Al‑Nour Party is an ultra-conservative Islamist party maintaining a strict version of Islam, known as the Salafi methodology. Salafis believe in practising Islam as it was practiced by Muhammad, his companions, and the later generations. Their main source of governance is strictly based on the Quran and the Sunnah.[third-party source needed]
Al-Nour believes the principles of Islamic Sharia should be the main source of legislation. However, the party promises that it will allow Christians to have their own separate laws for their internal matters.[third-party source needed]
At the same time, Al‑Nour said it seeks amendments to the agreement and opposes normalization with Israel. Specifically, an Al‑Nour spokesman stated, "We call for full Sinai rights for Egypt and for our brothers in Palestine and occupied lands, and we see this as directly related to the agreement." Regarding normalization, an Al‑Nour statement read, "The party strongly objects normalization and dialogue attempts and establishing relations with an entity [Israel] which wants to wipe off our identity, occupies our lands, imposes a siege on our brothers and strongly supports our hangers."
Perspective on loans
Al‑Nour Party had stated in September 2012 that it would not oppose a loan from the International Monetary Fund to the Egyptian government, although Islamic law bans the paying of interest. The party argued that the loan is vital to Egypt's economy in the current period and that there is no other alternative, citing the Islamic saying "Necessities permit what is banned".
The party's members suggested other alternatives to foreign borrowing such as reforming subsidy system, dispensing with highly paid advisers and offering Sukuk (financial certificates) that Islamic financing experts claim will attract billions of pounds to the country.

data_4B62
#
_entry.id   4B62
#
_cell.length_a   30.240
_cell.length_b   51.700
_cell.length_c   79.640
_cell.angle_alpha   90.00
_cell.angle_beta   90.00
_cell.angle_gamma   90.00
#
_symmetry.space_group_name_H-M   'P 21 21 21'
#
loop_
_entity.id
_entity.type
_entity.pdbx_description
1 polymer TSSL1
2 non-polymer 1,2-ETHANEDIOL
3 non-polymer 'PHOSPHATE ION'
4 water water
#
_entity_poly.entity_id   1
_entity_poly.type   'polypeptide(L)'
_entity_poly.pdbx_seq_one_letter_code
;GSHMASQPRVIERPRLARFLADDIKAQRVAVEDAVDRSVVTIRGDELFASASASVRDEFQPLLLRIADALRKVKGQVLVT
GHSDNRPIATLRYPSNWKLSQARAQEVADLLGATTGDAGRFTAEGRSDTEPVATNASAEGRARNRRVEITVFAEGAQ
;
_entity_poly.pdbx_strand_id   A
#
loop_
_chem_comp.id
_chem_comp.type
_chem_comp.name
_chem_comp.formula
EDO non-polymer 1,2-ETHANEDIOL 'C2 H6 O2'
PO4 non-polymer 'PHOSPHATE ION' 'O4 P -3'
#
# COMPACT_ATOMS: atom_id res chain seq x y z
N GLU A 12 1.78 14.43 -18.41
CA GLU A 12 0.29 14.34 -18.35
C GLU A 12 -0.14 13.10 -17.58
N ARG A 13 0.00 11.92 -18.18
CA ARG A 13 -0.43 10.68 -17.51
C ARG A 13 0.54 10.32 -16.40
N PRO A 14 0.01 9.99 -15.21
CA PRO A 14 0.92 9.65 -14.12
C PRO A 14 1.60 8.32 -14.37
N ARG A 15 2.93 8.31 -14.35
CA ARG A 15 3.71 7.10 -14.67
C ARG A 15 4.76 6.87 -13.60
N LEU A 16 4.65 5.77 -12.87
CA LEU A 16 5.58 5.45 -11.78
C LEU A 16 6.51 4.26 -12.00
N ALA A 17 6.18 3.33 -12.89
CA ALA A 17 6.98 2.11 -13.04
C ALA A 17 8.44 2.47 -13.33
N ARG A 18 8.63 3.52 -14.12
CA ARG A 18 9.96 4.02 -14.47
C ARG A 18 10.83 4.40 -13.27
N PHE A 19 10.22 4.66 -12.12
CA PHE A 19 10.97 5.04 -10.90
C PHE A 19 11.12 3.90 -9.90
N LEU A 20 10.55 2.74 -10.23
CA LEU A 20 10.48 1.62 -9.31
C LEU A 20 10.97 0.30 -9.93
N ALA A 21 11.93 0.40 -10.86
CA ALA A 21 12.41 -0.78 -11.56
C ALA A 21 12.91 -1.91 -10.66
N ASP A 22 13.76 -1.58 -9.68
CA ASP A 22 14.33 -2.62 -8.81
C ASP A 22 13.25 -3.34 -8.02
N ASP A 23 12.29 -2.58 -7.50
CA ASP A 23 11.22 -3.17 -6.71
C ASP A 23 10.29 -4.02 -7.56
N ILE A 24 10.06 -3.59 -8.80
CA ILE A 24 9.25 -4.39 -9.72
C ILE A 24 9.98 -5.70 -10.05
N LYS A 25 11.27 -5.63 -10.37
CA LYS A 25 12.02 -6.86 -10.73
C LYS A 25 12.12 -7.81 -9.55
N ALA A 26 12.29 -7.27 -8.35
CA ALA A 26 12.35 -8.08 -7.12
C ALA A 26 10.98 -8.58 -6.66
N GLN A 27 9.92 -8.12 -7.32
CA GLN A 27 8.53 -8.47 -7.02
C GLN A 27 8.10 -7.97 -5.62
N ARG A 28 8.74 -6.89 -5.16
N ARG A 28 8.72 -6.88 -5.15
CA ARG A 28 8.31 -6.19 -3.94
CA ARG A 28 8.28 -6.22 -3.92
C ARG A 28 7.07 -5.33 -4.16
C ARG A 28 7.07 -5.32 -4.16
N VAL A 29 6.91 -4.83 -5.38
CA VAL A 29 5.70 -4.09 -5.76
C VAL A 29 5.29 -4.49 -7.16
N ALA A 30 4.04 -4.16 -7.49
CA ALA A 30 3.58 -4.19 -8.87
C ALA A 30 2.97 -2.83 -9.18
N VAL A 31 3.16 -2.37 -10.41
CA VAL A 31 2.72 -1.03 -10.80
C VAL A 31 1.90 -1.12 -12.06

There was violence that killed 10 people in late November 2012; Yousry Hammad, the official spokesman of the Al‑Nour Salafi Muslim political party, said he thinks that the violence could affect election plans.
The Salafi Al‑Nour reportedly did well in the election in part because of loyalty it won from voters with the many Salafi-sponsored charitable activities: help for the sick and the poor; financial assistance to widows, divorcées, and young women in need of marriage trousseaus; and abundant religious instruction.
2012 presidential election
Hazem Salah Abu Ismail, who while not officially affiliated with the party was considered to be the candidate of the Salafi movement, was disqualified to run in the 2012 presidential election. Without any clear Salafi candidate, the Nour Party settled on moderate Islamist Abdel Moneim Aboul Fotouh on 28 April 2012. However, the party declared its support for Muslim Brotherhood candidate, Mohammed Morsi in the second and final election round between Morsi and Ahmed Shafeek, the last prime minister appointed by Mubarak.
2012–2013 Egyptian protests
Although initially a political ally of the MB's Freedom and Justice Party, the al-Nour Party soon came to join the mainly secular opposition, and were an active force in the 2012–13 Egyptian protests that resulted in the 2013 Egyptian coup d'état and consequent ouster of President Morsi.
Following what Al-Nour described as a "massacre" on the dawn of 8 July, when pro-Morsi demonstrators were attacked and at least 54 were left dead, Al-Nour in protest withdrew from talks to choose an interim prime minister. Nevertheless al-Nour has not expressed support for the return of Mohammad Morsi to power. The party has advised the interim government on ministerial candidates. The Nour Party has supported the draft constitution that will be voted on in the 2014 constitutional referendum.